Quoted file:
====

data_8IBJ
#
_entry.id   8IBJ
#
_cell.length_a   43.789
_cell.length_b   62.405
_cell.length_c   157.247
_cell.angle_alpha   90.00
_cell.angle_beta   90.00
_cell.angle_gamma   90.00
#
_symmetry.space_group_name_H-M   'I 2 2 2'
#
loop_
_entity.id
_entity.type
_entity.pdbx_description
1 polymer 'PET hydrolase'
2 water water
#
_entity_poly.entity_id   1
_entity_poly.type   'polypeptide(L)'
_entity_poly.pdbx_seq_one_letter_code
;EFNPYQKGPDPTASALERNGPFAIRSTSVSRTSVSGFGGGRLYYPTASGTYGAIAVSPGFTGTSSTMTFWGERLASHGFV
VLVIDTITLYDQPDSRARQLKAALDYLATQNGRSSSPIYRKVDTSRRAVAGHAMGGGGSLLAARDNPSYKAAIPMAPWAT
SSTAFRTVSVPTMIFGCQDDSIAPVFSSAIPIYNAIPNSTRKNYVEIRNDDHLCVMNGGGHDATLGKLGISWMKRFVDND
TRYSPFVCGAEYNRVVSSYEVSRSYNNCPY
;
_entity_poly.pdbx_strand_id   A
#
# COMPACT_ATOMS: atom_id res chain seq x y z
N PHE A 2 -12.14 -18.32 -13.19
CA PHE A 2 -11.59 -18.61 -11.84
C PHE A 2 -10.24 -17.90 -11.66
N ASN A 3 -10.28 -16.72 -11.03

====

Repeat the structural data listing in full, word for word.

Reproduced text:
data_8IBJ
#
_entry.id   8IBJ
#
_cell.length_a   43.789
_cell.length_b   62.405
_cell.length_c   157.247
_cell.angle_alpha   90.00
_cell.angle_beta   90.00
_cell.angle_gamma   90.00
#
_symmetry.space_group_name_H-M   'I 2 2 2'
#
loop_
_entity.id
_entity.type
_entity.pdbx_description
1 polymer 'PET hydrolase'
2 water water
#
_entity_poly.entity_id   1
_entity_poly.type   'polypeptide(L)'
_entity_poly.pdbx_seq_one_letter_code
;EFNPYQKGPDPTASALERNGPFAIRSTSVSRTSVSGFGGGRLYYPTASGTYGAIAVSPGFTGTSSTMTFWGERLASHGFV
VLVIDTITLYDQPDSRARQLKAALDYLATQNGRSSSPIYRKVDTSRRAVAGHAMGGGGSLLAARDNPSYKAAIPMAPWAT
SSTAFRTVSVPTMIFGCQDDSIAPVFSSAIPIYNAIPNSTRKNYVEIRNDDHLCVMNGGGHDATLGKLGISWMKRFVDND
TRYSPFVCGAEYNRVVSSYEVSRSYNNCPY
;
_entity_poly.pdbx_strand_id   A
#
# COMPACT_ATOMS: atom_id res chain seq x y z
N PHE A 2 -12.14 -18.32 -13.19
CA PHE A 2 -11.59 -18.61 -11.84
C PHE A 2 -10.24 -17.90 -11.66
N ASN A 3 -10.28 -16.72 -11.03